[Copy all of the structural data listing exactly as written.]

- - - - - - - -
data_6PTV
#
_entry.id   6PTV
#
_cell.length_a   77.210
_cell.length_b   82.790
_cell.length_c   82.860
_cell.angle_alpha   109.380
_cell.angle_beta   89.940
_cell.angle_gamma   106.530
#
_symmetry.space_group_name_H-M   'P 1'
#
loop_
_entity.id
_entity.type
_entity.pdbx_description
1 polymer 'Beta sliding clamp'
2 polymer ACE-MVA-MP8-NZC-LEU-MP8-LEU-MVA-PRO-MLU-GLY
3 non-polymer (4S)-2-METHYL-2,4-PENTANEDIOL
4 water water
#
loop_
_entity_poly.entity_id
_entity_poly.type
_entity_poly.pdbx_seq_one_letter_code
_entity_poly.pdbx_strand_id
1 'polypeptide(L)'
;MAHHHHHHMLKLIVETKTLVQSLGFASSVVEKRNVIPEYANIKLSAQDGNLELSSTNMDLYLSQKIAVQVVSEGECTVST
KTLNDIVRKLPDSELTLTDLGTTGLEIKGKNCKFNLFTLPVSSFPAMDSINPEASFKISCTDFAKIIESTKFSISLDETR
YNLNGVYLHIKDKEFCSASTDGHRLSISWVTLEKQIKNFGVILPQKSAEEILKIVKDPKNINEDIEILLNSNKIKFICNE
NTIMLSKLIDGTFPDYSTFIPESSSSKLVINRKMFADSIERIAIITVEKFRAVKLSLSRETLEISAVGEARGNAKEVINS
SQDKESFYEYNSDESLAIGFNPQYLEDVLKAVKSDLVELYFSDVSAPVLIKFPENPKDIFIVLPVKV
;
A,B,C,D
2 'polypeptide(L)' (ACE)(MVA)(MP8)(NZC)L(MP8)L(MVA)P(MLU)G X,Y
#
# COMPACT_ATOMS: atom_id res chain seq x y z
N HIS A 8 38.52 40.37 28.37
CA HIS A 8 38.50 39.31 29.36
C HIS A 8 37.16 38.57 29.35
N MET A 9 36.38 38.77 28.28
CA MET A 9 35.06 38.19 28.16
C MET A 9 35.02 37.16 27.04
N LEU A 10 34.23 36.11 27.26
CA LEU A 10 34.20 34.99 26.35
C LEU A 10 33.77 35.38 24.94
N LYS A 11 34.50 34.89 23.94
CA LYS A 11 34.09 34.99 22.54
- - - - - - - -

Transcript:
data_6PTV
#
_entry.id   6PTV
#
_cell.length_a   77.210
_cell.length_b   82.790
_cell.length_c   82.860
_cell.angle_alpha   109.380
_cell.angle_beta   89.940
_cell.angle_gamma   106.530
#
_symmetry.space_group_name_H-M   'P 1'
#
loop_
_entity.id
_entity.type
_entity.pdbx_description
1 polymer 'Beta sliding clamp'
2 polymer ACE-MVA-MP8-NZC-LEU-MP8-LEU-MVA-PRO-MLU-GLY
3 non-polymer (4S)-2-METHYL-2,4-PENTANEDIOL
4 water water
#
loop_
_entity_poly.entity_id
_entity_poly.type
_entity_poly.pdbx_seq_one_letter_code
_entity_poly.pdbx_strand_id
1 'polypeptide(L)'
;MAHHHHHHMLKLIVETKTLVQSLGFASSVVEKRNVIPEYANIKLSAQDGNLELSSTNMDLYLSQKIAVQVVSEGECTVST
KTLNDIVRKLPDSELTLTDLGTTGLEIKGKNCKFNLFTLPVSSFPAMDSINPEASFKISCTDFAKIIESTKFSISLDETR
YNLNGVYLHIKDKEFCSASTDGHRLSISWVTLEKQIKNFGVILPQKSAEEILKIVKDPKNINEDIEILLNSNKIKFICNE
NTIMLSKLIDGTFPDYSTFIPESSSSKLVINRKMFADSIERIAIITVEKFRAVKLSLSRETLEISAVGEARGNAKEVINS
SQDKESFYEYNSDESLAIGFNPQYLEDVLKAVKSDLVELYFSDVSAPVLIKFPENPKDIFIVLPVKV
;
A,B,C,D
2 'polypeptide(L)' (ACE)(MVA)(MP8)(NZC)L(MP8)L(MVA)P(MLU)G X,Y
#
# COMPACT_ATOMS: atom_id res chain seq x y z
N HIS A 8 38.52 40.37 28.37
CA HIS A 8 38.50 39.31 29.36
C HIS A 8 37.16 38.57 29.35
N MET A 9 36.38 38.77 28.28
CA MET A 9 35.06 38.19 28.16
C MET A 9 35.02 37.16 27.04
N LEU A 10 34.23 36.11 27.26
CA LEU A 10 34.20 34.99 26.35
C LEU A 10 33.77 35.38 24.94
N LYS A 11 34.50 34.89 23.94
CA LYS A 11 34.09 34.99 22.54